[Hear Penn Jillette discuss God, No! on Talk Of The Nation.]
Penn Jillette gets around.
He's half of the magic duo Penn & Teller, which is still headlining in Vegas. He had a Showtime program called Penn & Teller: Bull - - - -, which examined things he considers ridiculous, like alien abductions, bottled water, gun control, the Endangered Species Act, alternative medicine, and ESP. He's a writer, he's a comic, he's an inventor, and he was absolutely terrible on Dancing With The Stars.
He's also an atheist libertarian and an Ayn Rand fan who throws clothing-optional parties and never, ever drinks or does recreational drugs.
There's a lot to unpack when you're dealing with this particular guy, and that's the way it feels to read his new book, God, No!: Signs You May Already Be An Atheist And Other Magical Tales. Certainly, some parts of God, No! are thoughtful and provocative. Jillette poses the question to religious adherents: If God asked you to kill your child, would you do it? He proposes that anyone who says no is an atheist, and anyone who says yes is a menace. That may not be a position with which very many agree, but he puts it out there and he explains what it means to him. When he explains why he thinks tattoos and fake breasts are great for the same reasons (but only really cartoonish fake breasts), it doesn't necessarily persuade me, but it's a point of view I haven't heard before.
His discussion of libertarianism is similar: He doesn't believe government has the right to do anything you wouldn't enforce at gunpoint, so (for instance) stopping crime is a legitimate government function, but public libraries are not, since he wouldn't hold a gun on anyone and force them to create a library. Again, some will agree and some won't, but his commitment to this principle is at least something he's prepared to defend.
The vibrancy of Jillette's writing and storytelling — from Vegas stories to sex stories to kid stories to stories of "helping" religious people abandon their religions — is certainly impressive. The man can really tell a story: he is wonderful at finding the right vivid image, the right hilarious detail, and the right confession of his own folly at particular moments.
He's also a very smart guy in a lot of ways. There are moments of crystal-clear insight about kindness, art, magic (David Blaine haters will get an enormous kick out of Jillette's unmerciful takedown of Blaine's "buried alive" stunt), and show business. He is a man who has spent a great deal of time thinking about his philosophy of life, and almost anyone who has put a lot of time and effort into his guiding principles can be interesting to listen to.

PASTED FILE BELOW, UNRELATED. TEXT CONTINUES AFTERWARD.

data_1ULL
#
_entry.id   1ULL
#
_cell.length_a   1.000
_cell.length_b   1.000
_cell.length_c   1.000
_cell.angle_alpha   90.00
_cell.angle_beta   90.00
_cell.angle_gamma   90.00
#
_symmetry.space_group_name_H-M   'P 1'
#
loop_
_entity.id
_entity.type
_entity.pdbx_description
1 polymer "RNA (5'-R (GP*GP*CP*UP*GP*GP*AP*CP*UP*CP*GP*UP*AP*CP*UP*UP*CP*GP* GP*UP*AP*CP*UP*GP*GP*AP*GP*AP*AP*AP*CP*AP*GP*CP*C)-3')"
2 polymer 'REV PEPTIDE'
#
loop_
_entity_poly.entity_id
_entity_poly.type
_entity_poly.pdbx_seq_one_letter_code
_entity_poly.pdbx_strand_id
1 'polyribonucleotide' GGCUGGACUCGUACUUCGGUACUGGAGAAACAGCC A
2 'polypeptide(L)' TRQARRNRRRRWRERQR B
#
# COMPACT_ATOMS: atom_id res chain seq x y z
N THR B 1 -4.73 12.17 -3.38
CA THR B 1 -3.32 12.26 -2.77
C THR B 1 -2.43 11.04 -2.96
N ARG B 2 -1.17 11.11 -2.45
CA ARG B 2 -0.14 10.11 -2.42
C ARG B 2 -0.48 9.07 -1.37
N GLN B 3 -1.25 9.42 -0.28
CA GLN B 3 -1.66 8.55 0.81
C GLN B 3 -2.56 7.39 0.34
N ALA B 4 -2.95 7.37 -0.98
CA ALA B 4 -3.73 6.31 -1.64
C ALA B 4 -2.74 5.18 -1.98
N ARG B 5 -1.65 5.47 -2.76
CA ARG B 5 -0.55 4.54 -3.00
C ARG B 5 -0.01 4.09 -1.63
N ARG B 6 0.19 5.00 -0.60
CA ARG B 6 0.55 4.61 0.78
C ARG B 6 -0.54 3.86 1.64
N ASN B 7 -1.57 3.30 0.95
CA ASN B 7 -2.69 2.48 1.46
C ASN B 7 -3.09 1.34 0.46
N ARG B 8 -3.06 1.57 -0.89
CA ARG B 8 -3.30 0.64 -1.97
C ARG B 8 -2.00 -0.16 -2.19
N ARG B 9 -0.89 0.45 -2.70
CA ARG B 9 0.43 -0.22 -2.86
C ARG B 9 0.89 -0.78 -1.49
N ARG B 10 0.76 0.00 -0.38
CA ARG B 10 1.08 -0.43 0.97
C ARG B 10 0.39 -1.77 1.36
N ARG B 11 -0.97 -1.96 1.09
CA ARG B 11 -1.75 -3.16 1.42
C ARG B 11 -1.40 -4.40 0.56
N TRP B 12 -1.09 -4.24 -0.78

The problem with the book is that that same vibrancy, that same exuberance, eventually becomes performative and exhausting. Jillette's adoration of profanity is shared by plenty of great writers, and I absolutely believe in a "well-tempered F-word," as I talked about here. But there are places in this particular book where it feels showy and assaultive, as if the millionth "f—k" will make a duck drop from the ceiling. As much as I enjoy profanity wielded for proper effect, that's how much I don't like it slathered on just to add a gratuitous sense of rebellion, just to rile up the kind of people you want to dislike your book.
Some of the stories are the same: they aren't as interesting as they are dirty. (And there's nothing wrong with a dirty story if it's interesting, provided everyone is on notice that the book contains dirty stories, which this one emphatically does.) His story about visiting a San Francisco bathhouse, for instance, takes forever and is played mostly for the opportunity for a straight guy to talk about gay sex a lot, and when the punch line arrives, it's really not as satisfying as it should be.
God, No! is at its best when it combines Jillette's taste for high-level philosophy (whether you agree with him or not) with dips into his very unusual life (his house had a sex dungeon that he turned into a playroom, if that tells you anything). It's at its worst when his defiance of convention seems to have become, in its own way, very punishing toward other people's individual rights. He proudly tells a story about threatening violence toward a social worker caring for his father to get her to lie to his father the way he wanted her to, and doesn't seem to recognize that for many, his explicit threat to her based on explicitly pointing out how much bigger he was than she was has something in common with the intrusions on privacy and personal autonomy that so offend him. (His TSA rant is predictably vigorous.)
If you've liked Jillette in the past, if you like his no-holds-barred, unadorned, impatient, proudly intolerant (make no mistake; he thinks religious people are dangerous and misguided and agnostics are just chicken) style, the odds are that you're going to like the book. He's delivered a giant, unapologetic dose of — as advertised — libertarianism and atheism and nudism and magic and food and coiled anger at all the people he thinks are ruining the world for people like him. It's a fearless and vigorous piece of writing, and I liked a good part of it myself. I just wish the unflinching eye he casts on society were cast inward a bit more.
Jillette wrote about his atheism for the series This I Believe in 2005, and you can read that essay here.